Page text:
She’s worked the polls for 46 years, because ‘the right to vote came with a price’

Posted at 2:45 PM, Oct 16, 2020
and last updated 2020-10-16 19:31:20-04

NORWOOD, Ohio — Deborah Weaver has been a poll worker ever since Richard Nixon left the White House.

Now, the 64-year-old is working a second job; Weaver is working in Hamilton County’s early voting center on top of her Election Day duties.

Weaver’s hard work and dedication landed her a standing ovation from her bosses and a gift from Ohio Secretary of State Frank LaRose.

But Weaver said she never expected the recognition.

"I was like, ‘Me? What'd I do?’ You know, I just try to make sure the people have an opportunity to get their vote,” Weaver said.

Sherry Poland, director of Hamilton County Board of Elections, said Weaver helps people know their right to vote is taken seriously.

"It gives the voters confidence in the system that we have — here's somebody who is inside and has been involved for 45 years and is saying come vote. It's safe. It's secure,” Poland said.

Weaver said part of her motivation for working the polls comes from helping people carry out their Constitutional right.

"I don't care if you vote for Mickey Mouse, Road Runner, Daffy Duck. You should have that opportunity and right in America to do just that,” Weaver said.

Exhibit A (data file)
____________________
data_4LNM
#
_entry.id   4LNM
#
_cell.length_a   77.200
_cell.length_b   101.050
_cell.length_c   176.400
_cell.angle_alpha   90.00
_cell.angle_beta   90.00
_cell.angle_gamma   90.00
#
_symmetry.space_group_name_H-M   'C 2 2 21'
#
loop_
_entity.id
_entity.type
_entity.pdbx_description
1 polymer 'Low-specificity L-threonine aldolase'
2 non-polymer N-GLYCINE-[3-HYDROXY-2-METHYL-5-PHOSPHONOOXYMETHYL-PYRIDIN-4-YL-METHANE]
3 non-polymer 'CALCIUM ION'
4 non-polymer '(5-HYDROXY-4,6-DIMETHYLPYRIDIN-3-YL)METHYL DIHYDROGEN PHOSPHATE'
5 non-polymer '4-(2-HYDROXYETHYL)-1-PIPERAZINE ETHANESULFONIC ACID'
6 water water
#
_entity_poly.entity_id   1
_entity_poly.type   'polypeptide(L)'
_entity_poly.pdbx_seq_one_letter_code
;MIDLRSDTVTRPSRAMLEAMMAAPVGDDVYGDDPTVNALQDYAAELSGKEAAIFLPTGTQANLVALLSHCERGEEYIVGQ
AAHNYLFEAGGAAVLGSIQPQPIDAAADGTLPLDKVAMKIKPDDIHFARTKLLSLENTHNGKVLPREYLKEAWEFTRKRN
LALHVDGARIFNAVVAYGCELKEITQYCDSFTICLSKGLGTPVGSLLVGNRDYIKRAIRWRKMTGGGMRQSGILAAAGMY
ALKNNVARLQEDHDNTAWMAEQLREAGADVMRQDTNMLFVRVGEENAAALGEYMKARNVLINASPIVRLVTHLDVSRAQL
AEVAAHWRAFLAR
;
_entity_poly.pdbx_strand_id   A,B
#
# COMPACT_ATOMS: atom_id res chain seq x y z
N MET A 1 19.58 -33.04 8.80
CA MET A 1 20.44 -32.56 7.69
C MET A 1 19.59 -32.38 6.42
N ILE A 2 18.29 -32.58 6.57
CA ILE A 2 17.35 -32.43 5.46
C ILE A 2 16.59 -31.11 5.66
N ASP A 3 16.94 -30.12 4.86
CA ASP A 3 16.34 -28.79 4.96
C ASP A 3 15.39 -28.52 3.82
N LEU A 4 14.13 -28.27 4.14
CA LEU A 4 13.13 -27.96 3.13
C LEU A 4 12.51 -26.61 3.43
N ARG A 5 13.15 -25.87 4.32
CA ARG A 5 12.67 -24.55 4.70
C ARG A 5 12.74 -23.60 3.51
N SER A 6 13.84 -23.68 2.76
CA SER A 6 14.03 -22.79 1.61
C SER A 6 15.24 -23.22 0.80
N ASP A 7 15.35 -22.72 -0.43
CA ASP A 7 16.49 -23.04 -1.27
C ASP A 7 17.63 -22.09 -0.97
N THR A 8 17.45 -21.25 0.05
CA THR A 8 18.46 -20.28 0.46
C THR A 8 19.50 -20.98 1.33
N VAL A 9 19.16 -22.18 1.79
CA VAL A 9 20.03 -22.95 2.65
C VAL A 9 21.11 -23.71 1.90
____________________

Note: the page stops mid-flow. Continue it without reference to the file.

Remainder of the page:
The other part of her motivation comes from Sherman Avenue, where she grew up watching Black celebrities like Mahalia Jackson be turned away at hotels.

"We weren't allowed to sit in the room with the grown folk, but we were taught right from wrong, whether it be to vote or life … and I take it very seriously … the right to vote came with a price. Bloodshed. Bloodshed. Bloodshed by a lot of hardworking people, both white and Black,” Weaver said.

Weaver started working the polls when she was 18 so she could get up close and personal to rights she held dear. She said the only time she thought about quitting was the George W. Bush/Al Gore recount in 2000.

" … Everybody was ready for the millennium and the world to blow up, but my thing was, ‘Oh my god. What is this mess?’” Weaver said.

Weaver’s job sometimes brings rude people her way, but she said she is more optimistic than ever and has no plans to stop.

"When you do leave your encounter with me, maybe you can smile and say, ‘Wow, she helped me anyway, and I was acting the fool.’ You know. So those are the things in life you can't get out of a schoolbook,” Weaver said.